There result primitive aggression, archaic guilt, and great difficulties in establishing an integrated sense of sexual identity.

That part makes me sound more like a serial killer. Are we sure this is still about eating disorders?!

There is more:

Sexualization of all aspects of interpersonal relationships is fostered by intensification of the need for sensory stimulation, e.g., by touch, the fantasy of touch, by vision, and by oral fantasies and activities. This leads to intensification of defenses against overt sexual expression on all levels, as well as against primitive aggressive fantasies and guilt. The symbolic significance of various symptoms in anorexia nervosa is discussed.

Thankfully, this rubbish has been widely discredited and the biological basis of such disorders accepted, however, there are still a number of doctors and well-meaning professionals who perpetuate such myths; these are the type of people who know just enough about eating disorders to be dangerous, but not enough to be helpful.

Not all psychoanalysts blame parents or sex. Some, such as the author of Lost for Words: The Psychoanalysis of Anorexia and Bulimia, blame words:

They have not found the words to express and name the turmoil of their experience to themselves or others. This leaves them in a world where neither food nor words can provide nourishment and sustenance.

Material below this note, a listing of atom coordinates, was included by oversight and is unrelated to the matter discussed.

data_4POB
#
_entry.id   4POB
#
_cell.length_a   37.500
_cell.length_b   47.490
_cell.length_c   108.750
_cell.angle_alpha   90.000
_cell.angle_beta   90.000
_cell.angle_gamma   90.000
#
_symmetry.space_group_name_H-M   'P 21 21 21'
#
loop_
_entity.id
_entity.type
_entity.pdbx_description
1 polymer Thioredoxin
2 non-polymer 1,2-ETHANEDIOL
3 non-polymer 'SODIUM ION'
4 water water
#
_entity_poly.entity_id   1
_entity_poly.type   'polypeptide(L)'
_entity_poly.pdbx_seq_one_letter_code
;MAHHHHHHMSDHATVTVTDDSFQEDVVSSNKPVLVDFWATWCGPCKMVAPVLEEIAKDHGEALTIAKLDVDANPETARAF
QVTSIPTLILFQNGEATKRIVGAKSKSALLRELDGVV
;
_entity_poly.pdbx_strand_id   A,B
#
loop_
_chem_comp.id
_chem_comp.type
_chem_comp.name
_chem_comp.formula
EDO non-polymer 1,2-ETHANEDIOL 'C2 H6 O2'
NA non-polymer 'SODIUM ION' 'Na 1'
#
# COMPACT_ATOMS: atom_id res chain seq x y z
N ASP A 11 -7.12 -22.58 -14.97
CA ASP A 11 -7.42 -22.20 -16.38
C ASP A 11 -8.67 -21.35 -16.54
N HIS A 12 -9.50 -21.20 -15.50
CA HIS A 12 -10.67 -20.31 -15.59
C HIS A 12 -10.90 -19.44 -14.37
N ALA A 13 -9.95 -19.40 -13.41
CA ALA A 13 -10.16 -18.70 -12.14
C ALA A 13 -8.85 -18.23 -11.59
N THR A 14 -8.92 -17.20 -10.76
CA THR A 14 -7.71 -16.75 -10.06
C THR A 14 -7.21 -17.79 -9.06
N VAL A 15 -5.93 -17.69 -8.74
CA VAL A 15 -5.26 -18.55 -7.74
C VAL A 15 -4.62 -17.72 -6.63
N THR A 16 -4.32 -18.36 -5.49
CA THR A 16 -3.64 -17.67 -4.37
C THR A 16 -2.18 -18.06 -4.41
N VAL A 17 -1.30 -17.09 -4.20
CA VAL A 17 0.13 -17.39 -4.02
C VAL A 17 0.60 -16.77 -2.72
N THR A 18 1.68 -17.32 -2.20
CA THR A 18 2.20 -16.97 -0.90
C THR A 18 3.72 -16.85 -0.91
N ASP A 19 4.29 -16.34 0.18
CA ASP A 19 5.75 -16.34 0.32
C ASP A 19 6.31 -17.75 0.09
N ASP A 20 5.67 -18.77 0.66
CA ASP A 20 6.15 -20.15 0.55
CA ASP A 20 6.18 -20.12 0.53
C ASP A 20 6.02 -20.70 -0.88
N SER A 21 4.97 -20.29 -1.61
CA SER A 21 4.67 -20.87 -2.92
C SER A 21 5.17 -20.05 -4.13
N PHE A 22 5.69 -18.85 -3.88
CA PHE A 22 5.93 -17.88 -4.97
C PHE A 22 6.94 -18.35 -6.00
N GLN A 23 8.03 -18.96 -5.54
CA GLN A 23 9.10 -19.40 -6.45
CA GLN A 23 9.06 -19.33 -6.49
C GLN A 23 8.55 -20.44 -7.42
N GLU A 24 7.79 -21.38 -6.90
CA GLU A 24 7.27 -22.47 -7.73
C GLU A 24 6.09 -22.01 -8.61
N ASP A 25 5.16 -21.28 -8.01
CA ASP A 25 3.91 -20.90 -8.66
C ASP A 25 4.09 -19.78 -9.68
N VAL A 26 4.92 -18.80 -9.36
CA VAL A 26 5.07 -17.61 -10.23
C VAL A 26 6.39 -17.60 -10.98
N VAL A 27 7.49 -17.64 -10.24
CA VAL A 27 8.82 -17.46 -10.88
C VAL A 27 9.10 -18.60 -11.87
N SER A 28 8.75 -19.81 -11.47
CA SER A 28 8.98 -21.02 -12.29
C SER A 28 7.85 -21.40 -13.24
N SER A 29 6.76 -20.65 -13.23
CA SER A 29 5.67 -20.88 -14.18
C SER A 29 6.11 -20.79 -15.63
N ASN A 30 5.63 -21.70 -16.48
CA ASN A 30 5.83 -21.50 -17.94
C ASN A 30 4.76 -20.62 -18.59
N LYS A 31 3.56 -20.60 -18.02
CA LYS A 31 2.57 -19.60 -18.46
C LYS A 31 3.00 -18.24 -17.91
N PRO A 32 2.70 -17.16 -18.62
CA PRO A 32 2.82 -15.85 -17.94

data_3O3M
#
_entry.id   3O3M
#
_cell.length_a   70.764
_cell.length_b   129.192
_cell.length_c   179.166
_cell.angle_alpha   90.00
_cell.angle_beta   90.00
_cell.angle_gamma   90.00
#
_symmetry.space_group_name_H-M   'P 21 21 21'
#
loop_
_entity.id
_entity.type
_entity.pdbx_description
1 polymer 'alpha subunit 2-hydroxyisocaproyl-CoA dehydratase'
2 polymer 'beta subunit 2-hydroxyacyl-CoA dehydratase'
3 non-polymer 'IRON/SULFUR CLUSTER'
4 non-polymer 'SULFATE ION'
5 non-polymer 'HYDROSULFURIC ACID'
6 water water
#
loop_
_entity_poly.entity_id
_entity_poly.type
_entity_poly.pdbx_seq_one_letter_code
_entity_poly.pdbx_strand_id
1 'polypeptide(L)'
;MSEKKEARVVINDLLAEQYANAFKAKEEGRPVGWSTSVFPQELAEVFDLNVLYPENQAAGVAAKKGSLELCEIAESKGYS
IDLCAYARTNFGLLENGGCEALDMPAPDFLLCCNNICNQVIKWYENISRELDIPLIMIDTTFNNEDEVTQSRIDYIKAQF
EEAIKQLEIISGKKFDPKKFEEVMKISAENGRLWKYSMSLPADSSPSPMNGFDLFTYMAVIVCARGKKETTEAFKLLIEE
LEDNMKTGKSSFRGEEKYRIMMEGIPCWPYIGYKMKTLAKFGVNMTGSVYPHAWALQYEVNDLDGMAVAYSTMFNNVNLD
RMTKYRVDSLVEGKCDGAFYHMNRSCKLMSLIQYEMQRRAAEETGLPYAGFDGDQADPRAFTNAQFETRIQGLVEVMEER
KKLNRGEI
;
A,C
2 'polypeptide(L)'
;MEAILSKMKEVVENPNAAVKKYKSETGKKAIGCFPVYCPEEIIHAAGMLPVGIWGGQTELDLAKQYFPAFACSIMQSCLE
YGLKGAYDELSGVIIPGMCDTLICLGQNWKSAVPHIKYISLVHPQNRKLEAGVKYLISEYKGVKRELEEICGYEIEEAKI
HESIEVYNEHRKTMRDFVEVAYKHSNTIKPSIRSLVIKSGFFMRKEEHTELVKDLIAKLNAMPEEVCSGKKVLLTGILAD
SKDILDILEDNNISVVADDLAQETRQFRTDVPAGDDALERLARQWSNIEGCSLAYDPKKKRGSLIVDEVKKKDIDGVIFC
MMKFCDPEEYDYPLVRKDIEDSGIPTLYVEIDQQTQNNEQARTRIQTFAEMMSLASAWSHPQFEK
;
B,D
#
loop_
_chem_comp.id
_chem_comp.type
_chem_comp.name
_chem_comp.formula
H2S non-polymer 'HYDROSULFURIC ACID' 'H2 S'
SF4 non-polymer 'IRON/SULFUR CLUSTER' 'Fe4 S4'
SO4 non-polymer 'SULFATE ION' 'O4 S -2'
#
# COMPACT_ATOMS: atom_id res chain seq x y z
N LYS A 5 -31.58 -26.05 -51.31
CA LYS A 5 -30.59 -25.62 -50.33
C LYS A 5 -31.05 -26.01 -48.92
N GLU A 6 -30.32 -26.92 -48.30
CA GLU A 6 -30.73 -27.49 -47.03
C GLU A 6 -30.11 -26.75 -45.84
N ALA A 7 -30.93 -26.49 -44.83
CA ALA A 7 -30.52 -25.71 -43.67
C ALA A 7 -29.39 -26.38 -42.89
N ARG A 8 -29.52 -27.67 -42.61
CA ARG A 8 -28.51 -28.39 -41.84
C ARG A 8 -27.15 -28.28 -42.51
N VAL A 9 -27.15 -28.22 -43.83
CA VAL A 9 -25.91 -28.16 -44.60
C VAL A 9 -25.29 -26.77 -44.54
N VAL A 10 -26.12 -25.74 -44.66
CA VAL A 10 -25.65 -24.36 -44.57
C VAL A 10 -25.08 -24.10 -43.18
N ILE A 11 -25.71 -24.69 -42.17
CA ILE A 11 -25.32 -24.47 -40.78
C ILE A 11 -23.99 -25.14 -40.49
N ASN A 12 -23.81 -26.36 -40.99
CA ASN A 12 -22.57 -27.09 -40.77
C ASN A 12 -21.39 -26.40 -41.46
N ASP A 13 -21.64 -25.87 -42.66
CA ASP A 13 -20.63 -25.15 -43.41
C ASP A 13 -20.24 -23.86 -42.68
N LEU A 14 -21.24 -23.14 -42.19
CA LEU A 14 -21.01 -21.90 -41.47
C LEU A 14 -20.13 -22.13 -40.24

I, personally, have never been lacking in things to say. Oh the irony.

Let us get one thing straight: there are bad parents. There are parents who should never of had children. There are parents who abuse. There are parents who neglect. If it were true that parents could cause eating disorders however, every child who had suffered a bad parent would have developed anorexia or something similar.

Lets get another thing straight: eating disorders are not a chosen line of defense; they are not a subconscious rebellion, and above all else, they are not something that the suffer is doing.

The most frustrating question I was often asked when I had anorexia, without a shadow of a doubt, was:

“Why are you doing this to yourself?”

Can you imagine asking a person with cancer why they had chosen to develop the disease? Why they were doing cancer to themselves?!